As this year’s Sundance Film Festival comes to an end and the mountains of Park City are being drained of celebrities, it’s time to take stock of what cinematic treasures this year’s lineup yielded.
Chatter among some who ventured to Utah was that it was an off year for the festival: Distributors weren’t with fervor, Oscar contenders , there wasn’t a quote-unquote “sensation.”
But with more than 100 films in the mix, Sundance was still a place to see engaging and significant work from indie filmmakers.
It’s impossible to see everything. I, for one, missed Hereditary, the horror project starring a reportedly fantastic Toni Collette that some have said is extraordinarily frightening. I also didn’t get around to catching the insane-sounding Assassination Nation – about teens on the warpath after a social media leak – .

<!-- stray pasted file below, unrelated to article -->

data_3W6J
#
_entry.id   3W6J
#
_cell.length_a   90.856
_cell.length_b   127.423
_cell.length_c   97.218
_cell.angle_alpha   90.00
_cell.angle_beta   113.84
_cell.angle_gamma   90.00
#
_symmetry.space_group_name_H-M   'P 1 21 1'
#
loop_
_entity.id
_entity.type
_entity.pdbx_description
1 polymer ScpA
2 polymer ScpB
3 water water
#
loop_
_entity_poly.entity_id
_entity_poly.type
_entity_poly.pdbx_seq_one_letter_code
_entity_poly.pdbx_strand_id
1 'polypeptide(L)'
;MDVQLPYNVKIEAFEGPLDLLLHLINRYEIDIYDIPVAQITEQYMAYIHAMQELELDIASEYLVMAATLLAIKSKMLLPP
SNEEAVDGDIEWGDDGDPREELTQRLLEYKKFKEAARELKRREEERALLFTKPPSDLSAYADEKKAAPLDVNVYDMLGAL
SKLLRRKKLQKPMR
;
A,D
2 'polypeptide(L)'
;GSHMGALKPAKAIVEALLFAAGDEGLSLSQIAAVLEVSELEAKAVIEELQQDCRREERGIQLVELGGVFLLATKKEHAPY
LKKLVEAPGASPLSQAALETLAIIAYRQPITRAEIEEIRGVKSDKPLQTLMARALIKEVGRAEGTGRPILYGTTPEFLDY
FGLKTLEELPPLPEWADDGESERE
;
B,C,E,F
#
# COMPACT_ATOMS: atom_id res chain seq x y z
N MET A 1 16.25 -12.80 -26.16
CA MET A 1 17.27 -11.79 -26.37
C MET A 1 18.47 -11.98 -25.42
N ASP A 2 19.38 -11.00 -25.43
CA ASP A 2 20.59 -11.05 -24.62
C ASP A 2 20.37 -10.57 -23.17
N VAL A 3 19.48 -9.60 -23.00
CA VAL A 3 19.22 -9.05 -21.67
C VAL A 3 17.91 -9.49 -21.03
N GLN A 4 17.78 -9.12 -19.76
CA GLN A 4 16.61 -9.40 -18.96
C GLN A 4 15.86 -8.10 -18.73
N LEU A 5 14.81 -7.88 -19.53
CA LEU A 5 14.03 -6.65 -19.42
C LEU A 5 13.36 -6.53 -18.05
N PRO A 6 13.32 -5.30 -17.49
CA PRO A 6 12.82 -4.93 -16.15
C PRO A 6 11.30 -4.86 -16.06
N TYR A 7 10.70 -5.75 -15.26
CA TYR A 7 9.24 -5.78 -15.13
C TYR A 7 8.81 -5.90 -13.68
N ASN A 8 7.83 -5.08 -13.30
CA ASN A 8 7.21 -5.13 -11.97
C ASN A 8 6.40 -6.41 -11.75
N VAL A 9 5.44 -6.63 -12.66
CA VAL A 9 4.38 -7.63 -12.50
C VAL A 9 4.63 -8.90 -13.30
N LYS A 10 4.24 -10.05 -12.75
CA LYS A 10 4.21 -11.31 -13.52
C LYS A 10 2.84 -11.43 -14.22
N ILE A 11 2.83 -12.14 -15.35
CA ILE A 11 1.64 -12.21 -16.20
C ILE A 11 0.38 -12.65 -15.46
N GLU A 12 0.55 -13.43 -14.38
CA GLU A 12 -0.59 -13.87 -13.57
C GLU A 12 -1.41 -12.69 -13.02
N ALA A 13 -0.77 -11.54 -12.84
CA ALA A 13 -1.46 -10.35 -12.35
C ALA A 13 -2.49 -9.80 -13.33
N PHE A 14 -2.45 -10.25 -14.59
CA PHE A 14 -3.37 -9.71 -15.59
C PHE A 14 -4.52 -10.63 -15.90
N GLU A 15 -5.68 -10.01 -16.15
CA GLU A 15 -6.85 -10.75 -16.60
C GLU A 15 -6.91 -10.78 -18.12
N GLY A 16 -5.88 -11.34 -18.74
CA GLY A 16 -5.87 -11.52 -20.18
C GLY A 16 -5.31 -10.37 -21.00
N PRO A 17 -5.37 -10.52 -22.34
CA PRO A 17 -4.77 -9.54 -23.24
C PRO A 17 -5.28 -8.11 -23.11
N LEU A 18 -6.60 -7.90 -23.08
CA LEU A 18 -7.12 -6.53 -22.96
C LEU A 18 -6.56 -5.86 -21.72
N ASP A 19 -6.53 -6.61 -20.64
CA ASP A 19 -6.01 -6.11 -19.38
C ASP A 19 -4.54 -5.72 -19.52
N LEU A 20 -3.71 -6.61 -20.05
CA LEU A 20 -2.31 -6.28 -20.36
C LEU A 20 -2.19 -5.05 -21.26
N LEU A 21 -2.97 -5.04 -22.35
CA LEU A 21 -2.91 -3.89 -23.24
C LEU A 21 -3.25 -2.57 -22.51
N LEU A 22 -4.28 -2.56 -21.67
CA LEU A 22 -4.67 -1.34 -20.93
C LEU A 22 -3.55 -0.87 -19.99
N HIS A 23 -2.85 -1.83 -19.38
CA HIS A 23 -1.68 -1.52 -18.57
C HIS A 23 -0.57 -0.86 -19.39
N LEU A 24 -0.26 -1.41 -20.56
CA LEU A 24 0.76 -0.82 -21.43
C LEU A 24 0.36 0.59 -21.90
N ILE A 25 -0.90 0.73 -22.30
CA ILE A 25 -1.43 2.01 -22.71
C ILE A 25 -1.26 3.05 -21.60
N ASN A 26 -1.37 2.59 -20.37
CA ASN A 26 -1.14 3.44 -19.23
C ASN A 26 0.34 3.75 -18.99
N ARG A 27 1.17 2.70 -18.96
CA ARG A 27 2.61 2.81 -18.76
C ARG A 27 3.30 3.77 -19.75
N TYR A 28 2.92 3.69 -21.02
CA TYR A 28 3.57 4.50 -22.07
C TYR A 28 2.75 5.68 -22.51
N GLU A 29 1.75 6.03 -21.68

I did get plenty in my eyes, though, including a breakthrough performance from Hamilton‘s Daveed Diggs in the Oakland-set drama Blindspotting and wonderful work from Carey Mulligan in the literary adaptation Wildlife. If you weren’t traipsing around the snow, here’s what you should know.
The Tale might be one of the most important things you’ll see all year
The Tale is difficult to evaluate as just another movie. After its premiere this past Saturday, I found myself approaching it more as testimony. Director Jennifer Fox has made a memoir of her own sexual abuse that would be astonishing no matter when it came out – but at this moment it stands as a vital entry into the ongoing cultural conversation about women’s experiences.
In the film, Laura Dern plays Jennifer. She begins to investigate her past after her mother (Ellen Burstyn) sends her a story she wrote when she was 13, which her experiences with her 40-year-old running coach and the horseback riding instructor that introduced them.